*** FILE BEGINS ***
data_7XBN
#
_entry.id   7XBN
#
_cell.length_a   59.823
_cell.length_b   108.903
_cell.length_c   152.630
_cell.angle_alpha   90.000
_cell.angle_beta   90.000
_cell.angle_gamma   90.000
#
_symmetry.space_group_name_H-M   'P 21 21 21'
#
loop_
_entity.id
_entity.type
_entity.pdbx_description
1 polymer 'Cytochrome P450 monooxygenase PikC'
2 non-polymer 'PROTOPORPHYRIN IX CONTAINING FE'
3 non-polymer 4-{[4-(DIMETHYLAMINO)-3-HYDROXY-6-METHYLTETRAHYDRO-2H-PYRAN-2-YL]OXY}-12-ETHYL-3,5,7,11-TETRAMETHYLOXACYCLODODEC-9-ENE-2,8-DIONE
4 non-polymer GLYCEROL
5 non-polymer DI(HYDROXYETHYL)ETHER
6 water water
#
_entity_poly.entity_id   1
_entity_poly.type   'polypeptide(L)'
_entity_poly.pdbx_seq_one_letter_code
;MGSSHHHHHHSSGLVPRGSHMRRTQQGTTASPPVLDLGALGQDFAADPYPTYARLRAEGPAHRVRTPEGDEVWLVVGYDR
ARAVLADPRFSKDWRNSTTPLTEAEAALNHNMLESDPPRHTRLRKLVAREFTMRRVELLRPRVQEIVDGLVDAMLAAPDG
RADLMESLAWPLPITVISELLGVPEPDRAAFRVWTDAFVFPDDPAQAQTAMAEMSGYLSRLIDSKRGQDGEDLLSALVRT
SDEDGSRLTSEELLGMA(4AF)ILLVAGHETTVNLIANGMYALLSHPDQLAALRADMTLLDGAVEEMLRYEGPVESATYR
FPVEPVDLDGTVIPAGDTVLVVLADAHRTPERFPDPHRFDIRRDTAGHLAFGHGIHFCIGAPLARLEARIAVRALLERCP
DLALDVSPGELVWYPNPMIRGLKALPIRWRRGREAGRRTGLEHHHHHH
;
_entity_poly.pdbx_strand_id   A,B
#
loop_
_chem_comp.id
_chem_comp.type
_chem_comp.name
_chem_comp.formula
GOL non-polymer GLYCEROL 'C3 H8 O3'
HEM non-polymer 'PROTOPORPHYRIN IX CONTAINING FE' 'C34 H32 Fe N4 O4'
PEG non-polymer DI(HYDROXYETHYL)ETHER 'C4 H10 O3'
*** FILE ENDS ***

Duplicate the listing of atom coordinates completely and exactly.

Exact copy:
data_7XBN
#
_entry.id   7XBN
#
_cell.length_a   59.823
_cell.length_b   108.903
_cell.length_c   152.630
_cell.angle_alpha   90.000
_cell.angle_beta   90.000
_cell.angle_gamma   90.000
#
_symmetry.space_group_name_H-M   'P 21 21 21'
#
loop_
_entity.id
_entity.type
_entity.pdbx_description
1 polymer 'Cytochrome P450 monooxygenase PikC'
2 non-polymer 'PROTOPORPHYRIN IX CONTAINING FE'
3 non-polymer 4-{[4-(DIMETHYLAMINO)-3-HYDROXY-6-METHYLTETRAHYDRO-2H-PYRAN-2-YL]OXY}-12-ETHYL-3,5,7,11-TETRAMETHYLOXACYCLODODEC-9-ENE-2,8-DIONE
4 non-polymer GLYCEROL
5 non-polymer DI(HYDROXYETHYL)ETHER
6 water water
#
_entity_poly.entity_id   1
_entity_poly.type   'polypeptide(L)'
_entity_poly.pdbx_seq_one_letter_code
;MGSSHHHHHHSSGLVPRGSHMRRTQQGTTASPPVLDLGALGQDFAADPYPTYARLRAEGPAHRVRTPEGDEVWLVVGYDR
ARAVLADPRFSKDWRNSTTPLTEAEAALNHNMLESDPPRHTRLRKLVAREFTMRRVELLRPRVQEIVDGLVDAMLAAPDG
RADLMESLAWPLPITVISELLGVPEPDRAAFRVWTDAFVFPDDPAQAQTAMAEMSGYLSRLIDSKRGQDGEDLLSALVRT
SDEDGSRLTSEELLGMA(4AF)ILLVAGHETTVNLIANGMYALLSHPDQLAALRADMTLLDGAVEEMLRYEGPVESATYR
FPVEPVDLDGTVIPAGDTVLVVLADAHRTPERFPDPHRFDIRRDTAGHLAFGHGIHFCIGAPLARLEARIAVRALLERCP
DLALDVSPGELVWYPNPMIRGLKALPIRWRRGREAGRRTGLEHHHHHH
;
_entity_poly.pdbx_strand_id   A,B
#
loop_
_chem_comp.id
_chem_comp.type
_chem_comp.name
_chem_comp.formula
GOL non-polymer GLYCEROL 'C3 H8 O3'
HEM non-polymer 'PROTOPORPHYRIN IX CONTAINING FE' 'C34 H32 Fe N4 O4'
PEG non-polymer DI(HYDROXYETHYL)ETHER 'C4 H10 O3'